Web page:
Shahzad Gul is a shrewd producer. Having been into the film business for the last about 25 years, and still going on, he ought to be one.

By Usman Ghafoor (CONTRIBUTOR)

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Published: Thu 3 Jun 2004, 5:54 PM

Last updated: Thu 2 Apr 2015, 12:47 AM

Add to it his glorious film pedigree - his father, late Agha G.A.Gul was one of the strongest pillars of Lollywood and the founder-proprietor of the country's largest film studio, Evernew Studios - and you know why Gul junior enjoys the kind of clout he does. Besides, his brother, Sajjad, is into event management and television productions. Together the siblings hold the fort most efficiently. No wonder when Shahzad announces a film, it becomes fodder for all tabloids and film journos. This time around, he is on his way to making a little history by being the only producer in Lollywood who is taking as long as two years solely on the script of his film. No pun intended, but Lollywoodwallas don't have a record of giving so much time and importance to their scripts.

In an exclusive meeting with City Times, Shahzad declared that for his next film, titled Imaan, he had employed a number of writers and that "The script of the film has been with me for the past over two years now - I am writing and re-writing it all the time."

Shahzad has mostly been like that. He makes films at his own pace - one film at a time, maximum. But, whereas lady luck has generally been kind to him, his last movie, Chalo Ishq Larraen (2002) delivered a turkey at the box office, earning him brickbats and criticism from all quarters of the media and even the film industry.

Chalo... is an embarrassment Shahzad is still reeling from. Interestingly, it is also an experience Shahzad admits to have learnt the most from, "I know it was a bad script, I've learnt my lesson."

It is with this newly acquired sensitivity of his that Shahzad set out to re-write Imaan's script for, hold your breath, "the seventh time!"

"Actually, it began as an anti-India concept," he went on to explain, "But, as the relations between the two countries became better, our script needed to be written all over again. Today, we are close to making the first Lollywood film that actually preaches Indo-Pak friendship."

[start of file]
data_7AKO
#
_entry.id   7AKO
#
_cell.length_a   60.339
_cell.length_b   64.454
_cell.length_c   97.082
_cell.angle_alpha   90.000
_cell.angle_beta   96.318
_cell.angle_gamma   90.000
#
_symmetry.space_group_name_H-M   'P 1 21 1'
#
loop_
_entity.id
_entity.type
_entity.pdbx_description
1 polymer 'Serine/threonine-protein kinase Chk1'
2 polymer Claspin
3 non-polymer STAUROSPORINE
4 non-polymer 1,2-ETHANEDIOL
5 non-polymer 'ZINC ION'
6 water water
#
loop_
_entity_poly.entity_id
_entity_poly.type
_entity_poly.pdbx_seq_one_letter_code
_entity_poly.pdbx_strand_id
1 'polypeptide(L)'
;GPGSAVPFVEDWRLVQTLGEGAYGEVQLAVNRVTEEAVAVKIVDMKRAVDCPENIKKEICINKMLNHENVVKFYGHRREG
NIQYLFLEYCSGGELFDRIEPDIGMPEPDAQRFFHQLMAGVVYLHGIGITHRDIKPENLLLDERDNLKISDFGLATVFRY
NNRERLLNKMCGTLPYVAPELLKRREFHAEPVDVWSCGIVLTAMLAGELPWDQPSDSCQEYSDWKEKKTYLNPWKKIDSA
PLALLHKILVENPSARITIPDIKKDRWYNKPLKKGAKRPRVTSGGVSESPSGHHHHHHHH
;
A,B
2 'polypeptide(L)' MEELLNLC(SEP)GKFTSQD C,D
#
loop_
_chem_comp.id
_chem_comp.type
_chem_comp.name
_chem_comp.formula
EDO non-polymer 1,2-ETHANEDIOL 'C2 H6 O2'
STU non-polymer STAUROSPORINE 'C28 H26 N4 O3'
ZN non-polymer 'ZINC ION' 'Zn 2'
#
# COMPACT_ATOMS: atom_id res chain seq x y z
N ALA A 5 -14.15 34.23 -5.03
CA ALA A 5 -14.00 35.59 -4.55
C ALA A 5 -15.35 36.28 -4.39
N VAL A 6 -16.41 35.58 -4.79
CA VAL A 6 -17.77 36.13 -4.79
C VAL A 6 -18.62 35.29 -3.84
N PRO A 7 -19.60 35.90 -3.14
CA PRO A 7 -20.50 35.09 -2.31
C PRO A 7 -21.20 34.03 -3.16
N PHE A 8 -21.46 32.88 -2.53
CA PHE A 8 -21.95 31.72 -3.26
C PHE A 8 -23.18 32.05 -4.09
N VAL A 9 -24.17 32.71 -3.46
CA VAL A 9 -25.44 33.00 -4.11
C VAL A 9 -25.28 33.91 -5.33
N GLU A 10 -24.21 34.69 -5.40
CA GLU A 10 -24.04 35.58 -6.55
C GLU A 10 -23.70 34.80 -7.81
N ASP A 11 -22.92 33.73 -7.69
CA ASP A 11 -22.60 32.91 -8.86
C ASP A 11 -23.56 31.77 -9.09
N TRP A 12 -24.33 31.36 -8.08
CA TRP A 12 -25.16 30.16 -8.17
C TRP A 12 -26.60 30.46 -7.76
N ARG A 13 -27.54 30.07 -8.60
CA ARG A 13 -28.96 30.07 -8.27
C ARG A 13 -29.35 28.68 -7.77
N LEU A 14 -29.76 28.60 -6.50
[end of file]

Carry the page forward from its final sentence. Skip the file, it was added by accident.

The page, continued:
"For instance, there was a scene in which our heroine (named Imaan) slapped an Indian army man because he tried to get fresh with her. We thought we could change that to her shaking off his hand. Why make it seem so loud."

When asked whether he was risking the essential Islamic content of Imaan by making drastic changes, Shahzad immediately said, "No way. No change whatsoever is going to affect the theme of our film, which is essentially religious. Hence, its title, Imaan (meaning 'Faith')."

"There are no vulgar or double-meaning jokes and dialogues in the film. Even our dances will not be indecent or suggestive by any standard. I am making Imaan as a clean and family film."

One can trust him there, since Shahzad has usually avoided obscenity and vulgarity in his films, "You see, when we were shooting the songs of Ghar Kab Aao Ge with Saroj Khan in Manila, she suggested certain shots that I personally thought would not go down well with our audience. So, I told her to change them."

However, Shahzad looks forward to working with the top-league choreographer of Bollywood yet again in Imaan, "I intend to shoot two songs of my film in India, for which I hope to work with Sarojji again. Otherwise, I have an option. I am thinking of requesting Mahesh Bhatt to arrange some assistant director from his team who can shoot these songs for us."

Part of Shahzad's strategy is goaded by the fact that his "prospective heroine", Meera is already in India, shooting with the Mahesh Bhatt crew.

"I haven't finalised her yet, and my fear is that Meera might look a little aged. Otherwise I think she suits us the best."

As for the leading man of his film, Shahzad said, "No one else but Shan. I am very fond of him. I think he is a very intense actor."

Discussing his shoot in India, he said, "Actually, I am very fascinated with the grandeur of Rajasthan, its havelis, the turbans and qulas of its people. I don't think I can recreate that magic here in the studios."

It may be mentioned here that his music director, Amjad Bobby is presently in India, where he is recording the songs of Imaan.

Shahzad is all gearing up for "Selective release in India." In order to ensure his film's commercial viability across the border, he hinted at the possibility of creating two versions of Imaan: "One for the Pakistani audience, and the other for the Indian."

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